During the 12 days that Troy mourns Hector’s death, the Greeks devise a plan to enter the city, using a hollowed-out wooden horse, devised by Odysseus. Assuming victory, the Trojans, against the advice of Paris, take the horse into the city and celebrate long into the night. After the celebrations, the Greeks hidden inside the horse engage in a surprise attack, and open the gates of Troy to allow the entire army inside the city walls. They commence the Sack of Troy, killing nearly everyone and burning down anything they can find. Achilles starts searching for Briseis; meanwhile a group of Trojans (including Helen) flee the city. Though Priam is killed by Agamemnon, Paris refuses to leave at this time and hands the Sword of Troy to Aeneas, quoting his father by telling Aeneas that as long as the Sword of Troy remains in the hands of a Trojan, the people have a future.

Achilles frantically searches for Briseis, who is at the shrine of Apollo being threatened by Agamemnon. Agamemnon tells her that she will be his sexual slave. She kills him with a concealed knife, and is saved from Agamemnon’s guards when Achilles reaches her. However, Paris sees Achilles and shoots him in the heel (Achilles’ tendon) once, and three times in the chest, while Briseis screams at Paris not to kill him. He pulls out the three arrows from his chest, but the one left in his foot marches him into death. Briseis tearfully leaves the city with Paris after Achilles assures her that “everything’s all right, go.” Achilles then delivers his last words,” You gave me peace in a lifetime of war.”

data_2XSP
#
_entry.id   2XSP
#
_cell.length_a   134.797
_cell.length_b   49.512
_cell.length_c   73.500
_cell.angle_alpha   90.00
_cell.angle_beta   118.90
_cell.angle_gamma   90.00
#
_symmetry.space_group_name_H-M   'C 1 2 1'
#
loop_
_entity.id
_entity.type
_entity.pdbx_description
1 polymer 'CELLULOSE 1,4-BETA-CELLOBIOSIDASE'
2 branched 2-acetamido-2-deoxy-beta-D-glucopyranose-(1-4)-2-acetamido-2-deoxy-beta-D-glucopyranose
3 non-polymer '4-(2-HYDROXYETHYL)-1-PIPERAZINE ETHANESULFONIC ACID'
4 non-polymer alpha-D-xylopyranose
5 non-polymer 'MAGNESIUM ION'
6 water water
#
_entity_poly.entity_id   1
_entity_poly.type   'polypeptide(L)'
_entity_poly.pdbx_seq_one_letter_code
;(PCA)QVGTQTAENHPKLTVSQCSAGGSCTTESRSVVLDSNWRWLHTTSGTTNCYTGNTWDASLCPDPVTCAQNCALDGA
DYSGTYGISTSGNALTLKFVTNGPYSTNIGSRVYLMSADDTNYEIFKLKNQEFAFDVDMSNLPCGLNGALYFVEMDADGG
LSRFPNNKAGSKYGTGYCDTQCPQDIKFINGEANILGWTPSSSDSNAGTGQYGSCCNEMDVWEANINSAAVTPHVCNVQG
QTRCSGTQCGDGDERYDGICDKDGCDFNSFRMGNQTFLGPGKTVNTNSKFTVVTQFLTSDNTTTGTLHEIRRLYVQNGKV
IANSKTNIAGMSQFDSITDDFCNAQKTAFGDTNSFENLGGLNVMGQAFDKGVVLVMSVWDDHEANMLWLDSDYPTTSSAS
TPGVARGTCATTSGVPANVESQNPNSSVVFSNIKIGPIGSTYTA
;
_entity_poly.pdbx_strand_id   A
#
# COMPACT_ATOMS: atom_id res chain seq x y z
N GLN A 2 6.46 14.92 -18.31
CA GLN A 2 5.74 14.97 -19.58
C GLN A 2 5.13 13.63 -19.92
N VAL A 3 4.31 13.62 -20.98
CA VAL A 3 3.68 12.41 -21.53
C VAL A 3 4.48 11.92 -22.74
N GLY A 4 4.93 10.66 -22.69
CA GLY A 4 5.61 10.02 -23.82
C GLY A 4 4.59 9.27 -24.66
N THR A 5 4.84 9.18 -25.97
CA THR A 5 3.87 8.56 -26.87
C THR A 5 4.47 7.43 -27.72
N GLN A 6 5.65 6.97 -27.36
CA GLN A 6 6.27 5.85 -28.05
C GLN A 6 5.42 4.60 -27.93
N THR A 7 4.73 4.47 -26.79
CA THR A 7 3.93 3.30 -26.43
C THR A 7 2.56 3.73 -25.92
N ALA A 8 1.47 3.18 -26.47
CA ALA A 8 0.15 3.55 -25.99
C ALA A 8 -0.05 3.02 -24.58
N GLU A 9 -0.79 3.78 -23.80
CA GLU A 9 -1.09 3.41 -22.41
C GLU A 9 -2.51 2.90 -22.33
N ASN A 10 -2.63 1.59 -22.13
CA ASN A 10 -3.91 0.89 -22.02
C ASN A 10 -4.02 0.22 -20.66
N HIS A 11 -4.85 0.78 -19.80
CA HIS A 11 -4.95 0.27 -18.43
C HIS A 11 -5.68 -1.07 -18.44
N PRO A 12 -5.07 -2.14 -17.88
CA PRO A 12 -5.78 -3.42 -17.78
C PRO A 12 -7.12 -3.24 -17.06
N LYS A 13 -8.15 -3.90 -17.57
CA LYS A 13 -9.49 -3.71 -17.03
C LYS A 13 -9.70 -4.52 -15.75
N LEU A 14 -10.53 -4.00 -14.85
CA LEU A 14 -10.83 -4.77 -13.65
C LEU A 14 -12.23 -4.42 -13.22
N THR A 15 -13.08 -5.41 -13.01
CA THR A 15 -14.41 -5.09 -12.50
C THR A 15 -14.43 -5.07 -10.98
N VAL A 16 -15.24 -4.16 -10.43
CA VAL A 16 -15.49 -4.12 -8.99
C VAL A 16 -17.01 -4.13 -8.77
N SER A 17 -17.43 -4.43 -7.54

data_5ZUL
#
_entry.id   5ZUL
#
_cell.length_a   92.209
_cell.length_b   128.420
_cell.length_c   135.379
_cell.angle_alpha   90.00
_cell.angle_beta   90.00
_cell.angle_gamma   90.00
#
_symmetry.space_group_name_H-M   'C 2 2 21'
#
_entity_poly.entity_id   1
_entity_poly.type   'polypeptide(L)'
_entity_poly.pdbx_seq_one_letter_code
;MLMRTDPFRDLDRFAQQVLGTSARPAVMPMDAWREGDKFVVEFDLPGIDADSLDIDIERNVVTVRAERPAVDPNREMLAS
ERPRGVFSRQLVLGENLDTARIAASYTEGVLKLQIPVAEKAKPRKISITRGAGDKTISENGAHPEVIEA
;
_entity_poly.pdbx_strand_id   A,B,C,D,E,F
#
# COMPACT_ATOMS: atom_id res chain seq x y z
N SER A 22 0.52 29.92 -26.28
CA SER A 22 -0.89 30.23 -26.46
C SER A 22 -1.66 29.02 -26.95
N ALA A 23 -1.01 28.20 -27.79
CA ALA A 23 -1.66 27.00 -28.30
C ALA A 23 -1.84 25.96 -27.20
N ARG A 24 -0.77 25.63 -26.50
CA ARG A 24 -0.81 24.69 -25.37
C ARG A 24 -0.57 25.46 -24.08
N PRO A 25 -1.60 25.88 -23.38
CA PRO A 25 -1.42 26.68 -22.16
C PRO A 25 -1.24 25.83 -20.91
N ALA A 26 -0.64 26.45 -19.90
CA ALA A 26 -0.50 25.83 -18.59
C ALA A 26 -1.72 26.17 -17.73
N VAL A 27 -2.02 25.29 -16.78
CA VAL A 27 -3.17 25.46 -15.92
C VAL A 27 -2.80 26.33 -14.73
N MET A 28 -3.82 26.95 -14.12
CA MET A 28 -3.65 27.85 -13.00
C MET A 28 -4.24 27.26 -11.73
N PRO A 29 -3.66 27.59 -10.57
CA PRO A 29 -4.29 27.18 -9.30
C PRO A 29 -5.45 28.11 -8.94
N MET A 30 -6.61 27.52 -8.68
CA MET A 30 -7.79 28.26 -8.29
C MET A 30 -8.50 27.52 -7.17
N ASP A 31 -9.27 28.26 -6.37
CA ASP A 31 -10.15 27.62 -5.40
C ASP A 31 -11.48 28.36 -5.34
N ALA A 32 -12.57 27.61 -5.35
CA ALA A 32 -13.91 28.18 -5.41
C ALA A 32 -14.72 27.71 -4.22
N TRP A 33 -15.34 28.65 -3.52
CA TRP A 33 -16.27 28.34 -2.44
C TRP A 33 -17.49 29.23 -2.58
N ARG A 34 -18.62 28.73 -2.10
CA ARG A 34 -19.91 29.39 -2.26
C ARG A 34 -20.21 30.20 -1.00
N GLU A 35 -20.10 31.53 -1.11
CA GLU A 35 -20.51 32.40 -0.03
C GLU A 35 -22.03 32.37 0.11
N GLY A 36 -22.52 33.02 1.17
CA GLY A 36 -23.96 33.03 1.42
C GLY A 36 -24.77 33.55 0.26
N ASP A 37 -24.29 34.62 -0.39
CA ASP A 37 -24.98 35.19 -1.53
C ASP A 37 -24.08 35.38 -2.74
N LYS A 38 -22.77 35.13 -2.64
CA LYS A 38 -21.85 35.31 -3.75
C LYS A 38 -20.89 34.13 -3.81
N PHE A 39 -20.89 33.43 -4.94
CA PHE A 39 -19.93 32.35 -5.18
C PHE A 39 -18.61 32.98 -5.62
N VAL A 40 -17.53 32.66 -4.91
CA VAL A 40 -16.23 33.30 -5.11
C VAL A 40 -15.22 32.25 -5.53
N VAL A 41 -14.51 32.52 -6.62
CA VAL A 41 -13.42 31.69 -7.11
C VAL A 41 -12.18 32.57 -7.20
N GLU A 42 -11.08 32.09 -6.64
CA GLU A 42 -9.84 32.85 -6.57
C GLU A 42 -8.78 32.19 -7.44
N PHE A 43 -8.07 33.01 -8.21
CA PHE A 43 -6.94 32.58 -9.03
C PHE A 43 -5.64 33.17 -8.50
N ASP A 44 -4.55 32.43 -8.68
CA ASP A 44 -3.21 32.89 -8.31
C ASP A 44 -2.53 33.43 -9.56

After a last disorganized and futile attempt by surviving Trojan soldiers to repel the invaders, the battle ends and the Greeks storm the inner palace only to find that Achilles has died just a few moments earlier. They perform the funeral rituals for him the next morning. The story ends with Odysseus lighting Achilles’ pyre, saying “Find peace, my brother,” and then narrating “If they ever tell my story, let them say…I walked with giants. Men rise and fall like the winter wheat, but these names will never die. Let them say…I lived in the time of Hector, tamer of horses. Let them say…I lived in the time of Achilles”.

The end is tragic; it’s a tragedy. All corpses lying here and there.

Brad Pitt and Eric Bana did their own fighting scenes. They even had a side bet, where each would pay the other for every accidental hit made: $50 for light strikes, and $100 for strong hits. Pitt paid $750 to Bana, who did not have to pay Pitt anything.

I learned much more about Greek history, Trojan War and Sparta and Troy through this movie than through history books which I learned in the high school. It creates interest in learning and knowing history when one watches such movies. While wandering around Shaniwar Wada (a palace fort in the heart of Pune city. It was the seat of Peshwa rulers), I and my friends had the same opinion regarding teaching history in schools through movies, animations and presentations rather than through those dull history books.  I remember a quote about history – History repeats itself. But I added a few words which gave a full meaning to the quote –

History repeats itself; but not now and then.


One thought on “Troy – A Love Story

  1. Pingback: Movie Review: Cinderella Man « Siddhesh’s Abhivyakty